The University of Utah men’s basketball team had no choice but to be flexible this week, even though it meant its schedule got harder as a result.
The Utes were to host Oregon State late Wednesday night, but COVID-19 issues with the Beavers postponed that game. The scheduling trickle-down effect in the aftermath of that postponement was profound.
Utah (4-3, 1-2 Pac-12) will host No. 17 Oregon on Saturday night at the Huntsman Center, a game that was supposed to be on Sunday afternoon. Colorado plays at Utah on Monday, a game that was supposed to be the regular-season finale on March 6. Stanford comes in on Thursday, instead of the originally-scheduled Wednesday tilt, and Cal’s visit will remain on Jan. 16.
In summation, Utah will play four home games in eight days. It will have one less day to prepare for Oregon, undoubtedly one of the three-best teams in the Pac-12 at the moment, and roughly 40 hours before a Colorado game that essentially came out of nowhere.
UTAH VS. NO. 17 OREGON
At the Huntsman Center
When • Saturday, 7:30 p.m.
TV • Pac-12 Network
For what it’s worth, if the NCAA Tournament were seeded right now, the Ducks, Buffaloes and Cardinal would all be comfortably in the field of 68, no questions asked.
“I think in college basketball, and specifically the Pac-12, you’re seeing a variety of games postponed and canceled, and it’s not like football where you’ve got one game a week and equity in terms of rest,” Utah head coach Larry Krystkowiak said Friday afternoon. “Basketball, you get into a lot of moving parts with multiple days of the week and some competitive advantages, disadvantages.”
Competitive advantages and disadvantages in terms of practice and opponent prep are glaring right now in the Pac-12, but it is no one’s fault given the state of the COVID-19 pandemic.
Given the Oregon State postponement, Utah will have had a full week of practice ahead of playing Oregon, which it is 2-17 against since joining the Pac-12 in 2011. Conversely, the Ducks (8-2, 3-1 Pac-12) played at Colorado on Thursday afternoon, a 79-72 loss.
Beyond Saturday, the Utes get the aforementioned 40 hours before facing the Buffaloes, who will have been off since that Thursday game against Oregon. Colorado’s own Oregon State matchup on Saturday was also postponed.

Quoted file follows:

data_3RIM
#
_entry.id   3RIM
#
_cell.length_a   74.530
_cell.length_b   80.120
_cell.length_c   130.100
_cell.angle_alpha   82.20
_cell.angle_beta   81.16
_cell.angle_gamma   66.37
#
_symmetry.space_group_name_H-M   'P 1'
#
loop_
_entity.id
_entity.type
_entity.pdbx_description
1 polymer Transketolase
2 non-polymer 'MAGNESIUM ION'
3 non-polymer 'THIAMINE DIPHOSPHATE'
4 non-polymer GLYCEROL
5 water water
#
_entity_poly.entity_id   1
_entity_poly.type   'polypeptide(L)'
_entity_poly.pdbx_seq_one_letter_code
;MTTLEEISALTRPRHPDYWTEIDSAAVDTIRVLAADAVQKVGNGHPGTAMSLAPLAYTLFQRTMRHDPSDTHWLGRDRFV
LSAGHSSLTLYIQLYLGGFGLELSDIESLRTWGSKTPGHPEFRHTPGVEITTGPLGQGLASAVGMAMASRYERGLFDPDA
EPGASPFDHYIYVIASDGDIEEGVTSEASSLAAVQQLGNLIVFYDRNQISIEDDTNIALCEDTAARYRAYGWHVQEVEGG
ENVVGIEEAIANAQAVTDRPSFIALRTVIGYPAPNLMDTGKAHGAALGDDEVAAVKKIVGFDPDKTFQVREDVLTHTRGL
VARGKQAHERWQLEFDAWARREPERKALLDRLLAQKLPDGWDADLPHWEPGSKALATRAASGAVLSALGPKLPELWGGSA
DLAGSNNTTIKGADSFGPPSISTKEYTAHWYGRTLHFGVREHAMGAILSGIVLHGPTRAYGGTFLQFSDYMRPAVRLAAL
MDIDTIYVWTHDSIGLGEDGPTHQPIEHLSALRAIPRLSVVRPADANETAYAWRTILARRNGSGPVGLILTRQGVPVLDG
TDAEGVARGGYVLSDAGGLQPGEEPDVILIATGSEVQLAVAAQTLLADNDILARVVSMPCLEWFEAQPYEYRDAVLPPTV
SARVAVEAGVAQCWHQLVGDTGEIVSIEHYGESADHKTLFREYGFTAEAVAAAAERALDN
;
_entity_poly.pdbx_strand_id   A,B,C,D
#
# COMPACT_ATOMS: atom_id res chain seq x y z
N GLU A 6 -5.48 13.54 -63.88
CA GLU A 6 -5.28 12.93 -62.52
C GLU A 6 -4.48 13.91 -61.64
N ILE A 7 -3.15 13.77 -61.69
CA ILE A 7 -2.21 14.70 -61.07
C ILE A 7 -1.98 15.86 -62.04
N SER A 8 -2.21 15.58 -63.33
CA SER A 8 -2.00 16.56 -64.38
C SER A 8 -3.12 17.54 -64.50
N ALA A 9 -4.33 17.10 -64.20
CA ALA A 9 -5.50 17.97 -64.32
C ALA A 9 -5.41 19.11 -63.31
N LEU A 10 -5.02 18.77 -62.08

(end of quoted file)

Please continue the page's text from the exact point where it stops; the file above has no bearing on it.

“We were getting ready to prep for Oregon State and all of a sudden, that game gets canceled and now we’re playing Oregon and Colorado,” sophomore point guard Rylan Jones said. “Nobody thought that would happen, so you just have to take every day not knowing what’s going to happen. That kind of makes it fun. You just have to prepare the best you can, play your game and hopefully, you play better than the other team.”
Added Krystkowiak: “We can cry, and moan, and get upset about it, but at the end of the day, we’re playing 20% of our conference games in hopefully a week-long period, and there’s not going to be a lot of prep time.”
One underrated scheduling factor thanks to the Oregon State postponement can be seen at the end of the regular season. With Colorado coming to Salt Lake City Monday instead of March 6, Utah’s regular season is now scheduled to end Feb. 27, giving it 11 days before the Pac-12 Tournament begins March 10 in Las Vegas.
The expectation is that gap in the schedule will be used to make up any postponements in an effort to get a full 20-game league schedule in. Aside from the Beavers, the Utes also need to make up a Dec. 22 postponement at Arizona State. The cause of that postponement was a positive Utah test and ensuing contact-tracing protocols, although that positive was later found to be a false positive.